Tag: Sex

VD in the Archives

For something that played such a prevalent role in life at the front, sex and venereal disease (or VD) have been largely underrepresented thus far in the public remembrance of the centenary of the First World War. In 1916, one in five of all admissions of British and Allied troops to hospitals in France and… Read more →

Civil War Soldiers’ Wet Dreams

The American Civil War is arguably the most written about topic in American history. Yet for all that has been researched and published, sexuality during the Civil War has been difficult to uncover. This is not due to lack of interest; instead, it is the product of the silences surrounding sexuality during the era. As… Read more →

The Second Sentence: AIDS in Dublin’s Mountjoy Prison

In January 1986, Irish current affairs program Today Tonight reported on a spate of deaths and attempted suicides in Dublin’s Mountjoy prison. These, the reporter intoned, “reveal something seriously wrong in the Irish prison system. A system long-known to be overstretched, antiquated and inadequate has been pushed into the front line of modern Irish society’s… Read more →

Talking Sexing History

Averill Earls: Welcome to the wide and wonderful world of podcasting, Sexing History! Gillian Frank and Lauren Gutterman: Thanks so much! AE: Long time fan, first time interviewer. You both know I am a big fan of your digital and traditional history work, and I am psyched about your podcast. What inspired you to launch… Read more →

A Boy or A Girl? Sex Selection, Regimen, and Fertility in Ancient Greece

Selecting the sex of an embryo brings up a host of ethical, economic, and political considerations. When the issue arises in the western media, the focus is most often on Assisted Reproductive Technologies, such as IVF, or in the context of genetic research (Sex selection: Getting the Baby You Want and Why We Should Consider… Read more →

Almost Fourteen: The Book That Stopped Me in My Research Tracks

One of the things I always warn people about before their first archival trip is just how boring historical research can be. We sit for days in silent archives, flipping through folders of papers, hoping to find little tidbits that we can build into a cohesive narrative about the past. (Thank goodness for the invention… Read more →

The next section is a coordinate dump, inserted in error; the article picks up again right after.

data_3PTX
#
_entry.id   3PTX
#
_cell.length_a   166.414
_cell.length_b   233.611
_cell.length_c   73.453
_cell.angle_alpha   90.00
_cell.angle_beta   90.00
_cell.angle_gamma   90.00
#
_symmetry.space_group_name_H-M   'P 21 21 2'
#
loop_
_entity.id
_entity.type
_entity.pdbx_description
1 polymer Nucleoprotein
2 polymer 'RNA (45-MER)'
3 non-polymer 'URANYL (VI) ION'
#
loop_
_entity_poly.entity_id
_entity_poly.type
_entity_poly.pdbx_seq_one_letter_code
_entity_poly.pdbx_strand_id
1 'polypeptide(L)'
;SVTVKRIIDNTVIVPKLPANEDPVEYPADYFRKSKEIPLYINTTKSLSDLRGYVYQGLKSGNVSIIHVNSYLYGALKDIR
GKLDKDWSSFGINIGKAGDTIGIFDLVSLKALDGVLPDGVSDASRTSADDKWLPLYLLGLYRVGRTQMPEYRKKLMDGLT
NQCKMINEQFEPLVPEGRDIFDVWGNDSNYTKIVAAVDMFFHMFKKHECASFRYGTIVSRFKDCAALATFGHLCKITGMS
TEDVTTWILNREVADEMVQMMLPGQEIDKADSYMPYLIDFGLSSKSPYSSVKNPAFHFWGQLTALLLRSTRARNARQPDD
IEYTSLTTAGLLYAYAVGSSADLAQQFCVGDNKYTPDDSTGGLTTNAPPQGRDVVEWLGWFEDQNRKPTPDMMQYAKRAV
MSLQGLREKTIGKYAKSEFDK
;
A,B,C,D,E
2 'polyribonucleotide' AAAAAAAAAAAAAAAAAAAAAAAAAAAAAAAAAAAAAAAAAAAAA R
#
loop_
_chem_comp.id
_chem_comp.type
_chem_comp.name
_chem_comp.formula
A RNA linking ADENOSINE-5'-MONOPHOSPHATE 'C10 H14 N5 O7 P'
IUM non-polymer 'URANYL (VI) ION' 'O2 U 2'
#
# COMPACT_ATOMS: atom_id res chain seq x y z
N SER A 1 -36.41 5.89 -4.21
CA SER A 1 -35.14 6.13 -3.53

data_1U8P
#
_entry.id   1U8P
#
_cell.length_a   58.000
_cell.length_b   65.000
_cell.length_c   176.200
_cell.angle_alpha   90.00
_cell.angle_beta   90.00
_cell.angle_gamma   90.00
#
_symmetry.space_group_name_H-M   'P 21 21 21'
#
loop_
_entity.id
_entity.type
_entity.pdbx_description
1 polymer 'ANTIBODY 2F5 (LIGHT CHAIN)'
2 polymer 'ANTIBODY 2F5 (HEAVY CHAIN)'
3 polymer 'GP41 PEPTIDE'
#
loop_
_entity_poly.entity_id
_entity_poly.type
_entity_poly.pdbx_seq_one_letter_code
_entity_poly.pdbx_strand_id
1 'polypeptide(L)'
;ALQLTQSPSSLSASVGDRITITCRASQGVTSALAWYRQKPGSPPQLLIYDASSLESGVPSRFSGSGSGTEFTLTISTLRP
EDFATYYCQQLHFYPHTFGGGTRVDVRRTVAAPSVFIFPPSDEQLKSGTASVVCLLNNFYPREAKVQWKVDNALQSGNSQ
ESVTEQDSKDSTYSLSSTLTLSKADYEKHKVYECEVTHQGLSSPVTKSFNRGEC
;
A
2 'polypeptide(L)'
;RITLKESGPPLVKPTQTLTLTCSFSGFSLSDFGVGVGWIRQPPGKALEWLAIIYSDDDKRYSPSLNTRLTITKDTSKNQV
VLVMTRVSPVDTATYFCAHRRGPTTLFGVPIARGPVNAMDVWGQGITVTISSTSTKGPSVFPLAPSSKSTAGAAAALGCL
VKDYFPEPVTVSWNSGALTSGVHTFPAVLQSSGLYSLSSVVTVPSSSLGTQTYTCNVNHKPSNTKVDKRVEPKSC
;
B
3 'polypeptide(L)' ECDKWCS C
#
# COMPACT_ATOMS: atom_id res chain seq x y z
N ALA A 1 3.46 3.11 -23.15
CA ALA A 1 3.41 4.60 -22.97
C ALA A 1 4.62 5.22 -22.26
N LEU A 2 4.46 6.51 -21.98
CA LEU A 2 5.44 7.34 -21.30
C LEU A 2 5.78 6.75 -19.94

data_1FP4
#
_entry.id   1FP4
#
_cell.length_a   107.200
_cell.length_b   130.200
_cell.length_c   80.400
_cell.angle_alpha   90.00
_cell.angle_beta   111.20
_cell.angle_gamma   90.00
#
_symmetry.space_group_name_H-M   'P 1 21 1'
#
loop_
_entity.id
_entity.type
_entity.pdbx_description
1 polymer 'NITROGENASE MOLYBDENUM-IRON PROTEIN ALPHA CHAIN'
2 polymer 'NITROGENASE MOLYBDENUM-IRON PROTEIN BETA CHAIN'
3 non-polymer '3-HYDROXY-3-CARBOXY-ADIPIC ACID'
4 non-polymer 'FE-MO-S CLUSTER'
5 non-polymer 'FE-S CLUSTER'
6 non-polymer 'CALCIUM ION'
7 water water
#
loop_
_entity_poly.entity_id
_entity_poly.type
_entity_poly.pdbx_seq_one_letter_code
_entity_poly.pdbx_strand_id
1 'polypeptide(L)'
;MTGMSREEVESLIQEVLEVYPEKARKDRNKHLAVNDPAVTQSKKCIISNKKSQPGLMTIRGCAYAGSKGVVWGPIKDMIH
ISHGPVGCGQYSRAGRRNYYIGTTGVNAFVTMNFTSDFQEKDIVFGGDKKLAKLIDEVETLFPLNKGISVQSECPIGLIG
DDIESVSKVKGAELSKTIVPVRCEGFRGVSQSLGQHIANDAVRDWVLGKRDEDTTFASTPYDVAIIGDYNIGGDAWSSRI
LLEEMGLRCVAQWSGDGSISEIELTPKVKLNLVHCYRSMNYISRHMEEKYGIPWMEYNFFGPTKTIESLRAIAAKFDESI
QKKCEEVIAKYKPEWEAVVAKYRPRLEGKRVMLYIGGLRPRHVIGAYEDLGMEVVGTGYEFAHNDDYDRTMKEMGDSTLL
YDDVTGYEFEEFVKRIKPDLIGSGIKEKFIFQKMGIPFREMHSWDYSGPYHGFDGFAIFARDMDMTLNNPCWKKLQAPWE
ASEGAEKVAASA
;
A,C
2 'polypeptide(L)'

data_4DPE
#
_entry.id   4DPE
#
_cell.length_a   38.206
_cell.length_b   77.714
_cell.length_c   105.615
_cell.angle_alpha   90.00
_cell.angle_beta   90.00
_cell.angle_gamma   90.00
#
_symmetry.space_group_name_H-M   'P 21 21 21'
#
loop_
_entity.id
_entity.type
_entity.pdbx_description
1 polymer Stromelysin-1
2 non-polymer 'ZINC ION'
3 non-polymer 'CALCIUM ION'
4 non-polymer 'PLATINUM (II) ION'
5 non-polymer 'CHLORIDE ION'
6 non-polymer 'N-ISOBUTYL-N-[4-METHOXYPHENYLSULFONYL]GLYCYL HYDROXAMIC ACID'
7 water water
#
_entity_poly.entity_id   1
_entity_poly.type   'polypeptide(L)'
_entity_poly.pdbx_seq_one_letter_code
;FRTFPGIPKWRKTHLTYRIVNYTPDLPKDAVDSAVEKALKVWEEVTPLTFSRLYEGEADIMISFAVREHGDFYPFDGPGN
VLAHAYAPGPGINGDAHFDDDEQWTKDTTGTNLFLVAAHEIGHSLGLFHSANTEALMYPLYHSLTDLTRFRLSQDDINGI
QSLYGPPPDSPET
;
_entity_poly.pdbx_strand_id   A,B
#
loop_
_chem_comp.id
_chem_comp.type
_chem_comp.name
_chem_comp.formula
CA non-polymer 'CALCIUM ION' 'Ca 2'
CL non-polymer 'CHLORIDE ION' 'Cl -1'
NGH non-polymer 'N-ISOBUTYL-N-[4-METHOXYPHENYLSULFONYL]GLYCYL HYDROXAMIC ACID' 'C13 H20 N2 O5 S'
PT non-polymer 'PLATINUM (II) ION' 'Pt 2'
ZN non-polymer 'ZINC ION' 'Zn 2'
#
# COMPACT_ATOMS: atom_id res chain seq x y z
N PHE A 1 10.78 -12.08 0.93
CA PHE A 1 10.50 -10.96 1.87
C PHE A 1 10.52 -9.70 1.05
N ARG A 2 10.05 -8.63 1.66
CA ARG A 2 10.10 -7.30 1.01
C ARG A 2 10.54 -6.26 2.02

Gilead: An Antiporn Utopia

In a recent article for Feminist Current, Gail Dines draws parallels between two TV series currently causing a stir: Netflix’s Hot Girls Wanted: Turned On (HGWTO) and Hulu’s The Handmaid’s Tale. While the two series may appear different — The Handmaid’s Tale is set in the fictional totalitarian theocracy of Gilead, whereas HGWTO is a… Read more →

Irish Abortion Trails and Informal Care Networks: Facilitating Continuities in Care

Women from the north and south of Ireland have travelled to England to access abortion services since the advent of the British Abortion Act in 1967 (and before this as single expectant mothers.)1 Lacking help from health services in either jurisdiction of Ireland, activist networks on these abortion trails have emerged to support the thousands… Read more →

The Spoils of War: A Review of Sex and the Civil War

Many years ago when I was first starting my dissertation research on Civil War disability, I had an opportunity to sit in on a question and answer session with historian Marcus Rediker, who was talking about his book, not yet released at the time, The Amistad Rebellion. Part of the conversation revolved around the experience… Read more →

Sex and the Civil War

The image of Donald Trump signing an order reinstating the global gag rule this February was striking. Surrounded by a group of men — and one woman, all of them white — Trump approved an order that will affect millions of women and girls around the world who rely on programs supported by the United… Read more →